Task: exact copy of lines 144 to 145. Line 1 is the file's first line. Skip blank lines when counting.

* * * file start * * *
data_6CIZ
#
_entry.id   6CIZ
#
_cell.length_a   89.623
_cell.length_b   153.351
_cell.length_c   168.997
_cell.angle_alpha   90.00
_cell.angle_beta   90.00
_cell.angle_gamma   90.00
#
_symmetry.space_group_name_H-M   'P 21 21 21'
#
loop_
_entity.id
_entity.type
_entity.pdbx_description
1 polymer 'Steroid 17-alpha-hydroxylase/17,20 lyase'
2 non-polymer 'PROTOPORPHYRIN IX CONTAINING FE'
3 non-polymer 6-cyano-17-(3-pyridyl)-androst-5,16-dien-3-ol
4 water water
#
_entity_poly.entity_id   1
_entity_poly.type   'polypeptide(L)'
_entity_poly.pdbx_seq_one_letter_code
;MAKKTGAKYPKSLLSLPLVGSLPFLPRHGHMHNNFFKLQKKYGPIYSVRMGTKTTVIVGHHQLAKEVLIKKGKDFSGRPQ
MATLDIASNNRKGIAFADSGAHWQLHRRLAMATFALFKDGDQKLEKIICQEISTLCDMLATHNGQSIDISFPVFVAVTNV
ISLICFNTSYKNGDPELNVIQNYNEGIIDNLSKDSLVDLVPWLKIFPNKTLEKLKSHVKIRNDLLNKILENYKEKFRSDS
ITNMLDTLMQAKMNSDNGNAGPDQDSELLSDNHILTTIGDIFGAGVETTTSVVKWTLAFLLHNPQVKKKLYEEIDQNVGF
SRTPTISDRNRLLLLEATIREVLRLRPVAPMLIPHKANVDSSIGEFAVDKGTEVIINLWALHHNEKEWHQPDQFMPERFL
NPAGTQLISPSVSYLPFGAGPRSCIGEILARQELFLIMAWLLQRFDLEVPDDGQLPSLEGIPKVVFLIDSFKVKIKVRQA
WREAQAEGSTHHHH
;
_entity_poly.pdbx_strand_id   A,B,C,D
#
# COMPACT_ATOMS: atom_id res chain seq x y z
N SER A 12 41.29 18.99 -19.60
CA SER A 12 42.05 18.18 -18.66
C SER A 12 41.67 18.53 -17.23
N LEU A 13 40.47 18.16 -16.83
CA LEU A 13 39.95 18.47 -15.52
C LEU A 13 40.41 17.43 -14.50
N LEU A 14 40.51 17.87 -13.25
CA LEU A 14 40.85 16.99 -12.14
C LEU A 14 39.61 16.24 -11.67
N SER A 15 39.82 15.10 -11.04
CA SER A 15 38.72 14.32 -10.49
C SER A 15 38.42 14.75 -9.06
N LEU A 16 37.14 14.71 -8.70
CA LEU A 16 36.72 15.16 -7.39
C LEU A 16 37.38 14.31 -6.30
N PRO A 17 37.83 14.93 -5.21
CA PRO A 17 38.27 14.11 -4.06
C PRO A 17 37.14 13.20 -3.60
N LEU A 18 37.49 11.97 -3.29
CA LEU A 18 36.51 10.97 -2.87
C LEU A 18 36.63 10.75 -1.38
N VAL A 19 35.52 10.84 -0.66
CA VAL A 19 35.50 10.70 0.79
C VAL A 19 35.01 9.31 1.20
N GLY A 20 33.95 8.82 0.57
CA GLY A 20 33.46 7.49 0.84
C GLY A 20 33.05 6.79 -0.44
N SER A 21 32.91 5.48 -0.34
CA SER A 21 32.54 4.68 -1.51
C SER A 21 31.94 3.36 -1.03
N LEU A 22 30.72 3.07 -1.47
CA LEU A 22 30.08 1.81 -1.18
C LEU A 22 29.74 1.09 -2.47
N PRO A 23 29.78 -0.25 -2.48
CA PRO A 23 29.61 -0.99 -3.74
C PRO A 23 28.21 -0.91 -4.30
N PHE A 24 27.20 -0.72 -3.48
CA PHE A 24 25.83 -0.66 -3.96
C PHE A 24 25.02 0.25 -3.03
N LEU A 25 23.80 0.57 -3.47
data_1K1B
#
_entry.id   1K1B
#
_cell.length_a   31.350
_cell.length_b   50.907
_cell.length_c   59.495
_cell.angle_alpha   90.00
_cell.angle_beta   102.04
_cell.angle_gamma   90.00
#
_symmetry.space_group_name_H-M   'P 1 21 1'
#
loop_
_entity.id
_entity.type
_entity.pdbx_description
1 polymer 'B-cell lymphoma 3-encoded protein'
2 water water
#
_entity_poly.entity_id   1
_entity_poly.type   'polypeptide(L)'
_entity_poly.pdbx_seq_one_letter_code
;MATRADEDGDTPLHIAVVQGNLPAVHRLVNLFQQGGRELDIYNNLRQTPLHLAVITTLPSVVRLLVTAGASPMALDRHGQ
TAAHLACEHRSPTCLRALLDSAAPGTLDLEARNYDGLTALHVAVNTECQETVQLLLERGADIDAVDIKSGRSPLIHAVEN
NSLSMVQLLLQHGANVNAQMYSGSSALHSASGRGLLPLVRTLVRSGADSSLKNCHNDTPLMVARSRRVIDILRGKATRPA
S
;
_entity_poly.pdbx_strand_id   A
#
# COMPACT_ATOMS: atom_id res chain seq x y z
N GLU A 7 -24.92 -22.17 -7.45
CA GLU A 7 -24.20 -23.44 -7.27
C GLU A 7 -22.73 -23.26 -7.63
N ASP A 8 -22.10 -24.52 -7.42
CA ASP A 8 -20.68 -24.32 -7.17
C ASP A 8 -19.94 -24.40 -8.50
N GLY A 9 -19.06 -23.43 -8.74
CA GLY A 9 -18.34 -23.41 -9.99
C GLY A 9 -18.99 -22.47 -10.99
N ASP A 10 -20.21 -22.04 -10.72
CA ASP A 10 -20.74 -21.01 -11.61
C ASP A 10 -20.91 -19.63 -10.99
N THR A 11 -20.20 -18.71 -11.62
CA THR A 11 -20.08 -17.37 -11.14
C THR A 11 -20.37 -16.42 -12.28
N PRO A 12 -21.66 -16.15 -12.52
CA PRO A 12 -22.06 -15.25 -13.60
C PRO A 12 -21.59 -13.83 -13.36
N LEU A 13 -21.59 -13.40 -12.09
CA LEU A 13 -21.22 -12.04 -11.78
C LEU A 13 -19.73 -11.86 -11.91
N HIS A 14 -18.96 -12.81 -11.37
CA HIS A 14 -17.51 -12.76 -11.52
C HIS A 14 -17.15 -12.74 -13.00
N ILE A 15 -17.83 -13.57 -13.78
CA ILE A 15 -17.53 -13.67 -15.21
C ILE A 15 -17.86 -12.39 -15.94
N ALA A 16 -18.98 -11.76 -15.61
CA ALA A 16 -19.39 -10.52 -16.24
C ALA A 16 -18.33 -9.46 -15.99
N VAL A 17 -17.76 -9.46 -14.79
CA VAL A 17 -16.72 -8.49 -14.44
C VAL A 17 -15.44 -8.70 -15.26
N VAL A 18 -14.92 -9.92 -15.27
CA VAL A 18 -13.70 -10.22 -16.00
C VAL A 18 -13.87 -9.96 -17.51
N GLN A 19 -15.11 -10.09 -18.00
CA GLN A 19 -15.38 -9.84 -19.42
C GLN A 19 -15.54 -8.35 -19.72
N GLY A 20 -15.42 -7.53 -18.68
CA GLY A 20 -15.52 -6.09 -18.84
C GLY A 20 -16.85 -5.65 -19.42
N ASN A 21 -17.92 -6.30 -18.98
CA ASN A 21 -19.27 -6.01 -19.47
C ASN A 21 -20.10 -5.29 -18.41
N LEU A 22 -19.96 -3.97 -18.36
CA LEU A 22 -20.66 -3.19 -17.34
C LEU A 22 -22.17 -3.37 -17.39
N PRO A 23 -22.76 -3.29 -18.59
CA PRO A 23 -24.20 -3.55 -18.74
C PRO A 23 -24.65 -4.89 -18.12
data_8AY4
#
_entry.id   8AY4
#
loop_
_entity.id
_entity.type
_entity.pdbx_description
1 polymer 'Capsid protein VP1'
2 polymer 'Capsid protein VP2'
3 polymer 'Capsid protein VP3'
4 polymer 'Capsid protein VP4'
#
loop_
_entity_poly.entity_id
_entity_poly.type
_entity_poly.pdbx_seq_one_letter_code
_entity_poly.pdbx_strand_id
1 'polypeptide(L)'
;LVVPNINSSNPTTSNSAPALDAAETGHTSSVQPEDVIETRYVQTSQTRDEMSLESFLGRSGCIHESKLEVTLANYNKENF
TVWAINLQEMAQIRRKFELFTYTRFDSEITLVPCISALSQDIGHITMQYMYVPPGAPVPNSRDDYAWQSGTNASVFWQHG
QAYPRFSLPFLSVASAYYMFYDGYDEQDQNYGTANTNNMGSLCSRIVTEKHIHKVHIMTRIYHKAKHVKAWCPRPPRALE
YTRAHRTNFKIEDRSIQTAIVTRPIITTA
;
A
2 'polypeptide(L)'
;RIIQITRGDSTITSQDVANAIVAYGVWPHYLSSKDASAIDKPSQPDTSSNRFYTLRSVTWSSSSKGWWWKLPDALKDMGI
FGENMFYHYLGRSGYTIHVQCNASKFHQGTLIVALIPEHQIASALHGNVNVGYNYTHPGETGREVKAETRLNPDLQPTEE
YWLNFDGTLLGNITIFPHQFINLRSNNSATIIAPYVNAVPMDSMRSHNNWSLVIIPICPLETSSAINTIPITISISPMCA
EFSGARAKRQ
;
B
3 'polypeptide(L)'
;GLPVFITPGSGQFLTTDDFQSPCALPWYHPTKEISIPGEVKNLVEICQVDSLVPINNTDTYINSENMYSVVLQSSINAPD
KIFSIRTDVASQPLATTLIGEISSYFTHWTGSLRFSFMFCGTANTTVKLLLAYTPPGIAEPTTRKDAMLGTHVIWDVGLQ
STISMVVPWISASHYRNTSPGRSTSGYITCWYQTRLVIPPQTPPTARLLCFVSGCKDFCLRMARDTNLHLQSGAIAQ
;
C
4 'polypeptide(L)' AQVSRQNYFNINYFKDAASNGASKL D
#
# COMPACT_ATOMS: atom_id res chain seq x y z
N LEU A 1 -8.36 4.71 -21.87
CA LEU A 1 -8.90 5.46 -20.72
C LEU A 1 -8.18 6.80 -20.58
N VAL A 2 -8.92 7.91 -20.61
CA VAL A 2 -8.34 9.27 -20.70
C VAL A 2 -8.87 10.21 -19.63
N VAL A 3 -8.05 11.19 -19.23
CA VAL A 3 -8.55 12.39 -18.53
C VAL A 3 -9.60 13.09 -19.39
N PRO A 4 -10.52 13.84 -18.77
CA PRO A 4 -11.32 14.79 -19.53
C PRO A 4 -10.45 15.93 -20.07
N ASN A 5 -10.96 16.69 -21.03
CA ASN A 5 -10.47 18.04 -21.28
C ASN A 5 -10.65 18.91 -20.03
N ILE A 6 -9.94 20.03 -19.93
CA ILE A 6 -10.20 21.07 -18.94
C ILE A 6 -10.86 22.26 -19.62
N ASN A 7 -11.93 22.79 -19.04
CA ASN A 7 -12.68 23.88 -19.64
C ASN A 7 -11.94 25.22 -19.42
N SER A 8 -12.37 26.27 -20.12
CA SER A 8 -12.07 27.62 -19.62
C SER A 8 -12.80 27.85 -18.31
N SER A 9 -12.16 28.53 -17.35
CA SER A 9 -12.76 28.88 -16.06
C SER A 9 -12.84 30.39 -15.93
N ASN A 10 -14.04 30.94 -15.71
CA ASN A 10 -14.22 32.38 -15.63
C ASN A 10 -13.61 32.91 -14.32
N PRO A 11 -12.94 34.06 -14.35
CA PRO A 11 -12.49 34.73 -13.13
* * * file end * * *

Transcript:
N GLN A 19 -15.11 -10.09 -18.00
CA GLN A 19 -15.38 -9.84 -19.42